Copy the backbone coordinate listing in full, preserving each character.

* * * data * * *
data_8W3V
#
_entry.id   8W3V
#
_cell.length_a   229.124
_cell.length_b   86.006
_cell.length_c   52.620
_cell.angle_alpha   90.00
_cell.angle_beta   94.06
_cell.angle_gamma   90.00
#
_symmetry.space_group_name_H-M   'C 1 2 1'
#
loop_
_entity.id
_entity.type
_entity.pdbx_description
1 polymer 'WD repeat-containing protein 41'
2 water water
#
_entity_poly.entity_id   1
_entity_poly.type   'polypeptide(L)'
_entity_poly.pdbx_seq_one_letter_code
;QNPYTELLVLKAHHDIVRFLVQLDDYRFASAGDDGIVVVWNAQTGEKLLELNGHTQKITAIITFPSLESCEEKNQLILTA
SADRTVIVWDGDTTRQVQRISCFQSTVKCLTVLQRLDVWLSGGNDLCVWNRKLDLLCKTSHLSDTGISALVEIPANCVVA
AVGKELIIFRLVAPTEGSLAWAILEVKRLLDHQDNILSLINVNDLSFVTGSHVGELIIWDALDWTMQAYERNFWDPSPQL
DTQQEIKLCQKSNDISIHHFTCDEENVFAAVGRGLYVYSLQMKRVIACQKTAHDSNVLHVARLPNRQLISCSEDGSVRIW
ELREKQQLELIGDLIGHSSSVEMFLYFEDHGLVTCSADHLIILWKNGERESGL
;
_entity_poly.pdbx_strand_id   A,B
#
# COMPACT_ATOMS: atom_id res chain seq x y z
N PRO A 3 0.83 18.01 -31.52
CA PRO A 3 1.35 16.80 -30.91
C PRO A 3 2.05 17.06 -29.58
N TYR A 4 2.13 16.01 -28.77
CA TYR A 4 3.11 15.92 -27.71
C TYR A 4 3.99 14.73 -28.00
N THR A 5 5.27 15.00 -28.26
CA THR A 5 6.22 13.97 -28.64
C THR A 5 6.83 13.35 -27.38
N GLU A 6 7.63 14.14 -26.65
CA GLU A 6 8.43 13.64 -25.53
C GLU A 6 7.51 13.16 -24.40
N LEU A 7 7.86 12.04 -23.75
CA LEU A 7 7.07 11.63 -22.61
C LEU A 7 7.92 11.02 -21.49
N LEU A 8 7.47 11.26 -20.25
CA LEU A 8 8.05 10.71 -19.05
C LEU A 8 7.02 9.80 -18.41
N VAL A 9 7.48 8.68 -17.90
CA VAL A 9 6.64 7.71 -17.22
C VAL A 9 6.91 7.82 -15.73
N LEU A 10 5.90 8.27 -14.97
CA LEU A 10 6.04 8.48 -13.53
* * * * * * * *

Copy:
data_8W3V
#
_entry.id   8W3V
#
_cell.length_a   229.124
_cell.length_b   86.006
_cell.length_c   52.620
_cell.angle_alpha   90.00
_cell.angle_beta   94.06
_cell.angle_gamma   90.00
#
_symmetry.space_group_name_H-M   'C 1 2 1'
#
loop_
_entity.id
_entity.type
_entity.pdbx_description
1 polymer 'WD repeat-containing protein 41'
2 water water
#
_entity_poly.entity_id   1
_entity_poly.type   'polypeptide(L)'
_entity_poly.pdbx_seq_one_letter_code
;QNPYTELLVLKAHHDIVRFLVQLDDYRFASAGDDGIVVVWNAQTGEKLLELNGHTQKITAIITFPSLESCEEKNQLILTA
SADRTVIVWDGDTTRQVQRISCFQSTVKCLTVLQRLDVWLSGGNDLCVWNRKLDLLCKTSHLSDTGISALVEIPANCVVA
AVGKELIIFRLVAPTEGSLAWAILEVKRLLDHQDNILSLINVNDLSFVTGSHVGELIIWDALDWTMQAYERNFWDPSPQL
DTQQEIKLCQKSNDISIHHFTCDEENVFAAVGRGLYVYSLQMKRVIACQKTAHDSNVLHVARLPNRQLISCSEDGSVRIW
ELREKQQLELIGDLIGHSSSVEMFLYFEDHGLVTCSADHLIILWKNGERESGL
;
_entity_poly.pdbx_strand_id   A,B
#
# COMPACT_ATOMS: atom_id res chain seq x y z
N PRO A 3 0.83 18.01 -31.52
CA PRO A 3 1.35 16.80 -30.91
C PRO A 3 2.05 17.06 -29.58
N TYR A 4 2.13 16.01 -28.77
CA TYR A 4 3.11 15.92 -27.71
C TYR A 4 3.99 14.73 -28.00
N THR A 5 5.27 15.00 -28.26
CA THR A 5 6.22 13.97 -28.64
C THR A 5 6.83 13.35 -27.38
N GLU A 6 7.63 14.14 -26.65
CA GLU A 6 8.43 13.64 -25.53
C GLU A 6 7.51 13.16 -24.40
N LEU A 7 7.86 12.04 -23.75
CA LEU A 7 7.07 11.63 -22.61
C LEU A 7 7.92 11.02 -21.49
N LEU A 8 7.47 11.26 -20.25
CA LEU A 8 8.05 10.71 -19.05
C LEU A 8 7.02 9.80 -18.41
N VAL A 9 7.48 8.68 -17.90
CA VAL A 9 6.64 7.71 -17.22
C VAL A 9 6.91 7.82 -15.73
N LEU A 10 5.90 8.27 -14.97
CA LEU A 10 6.04 8.48 -13.53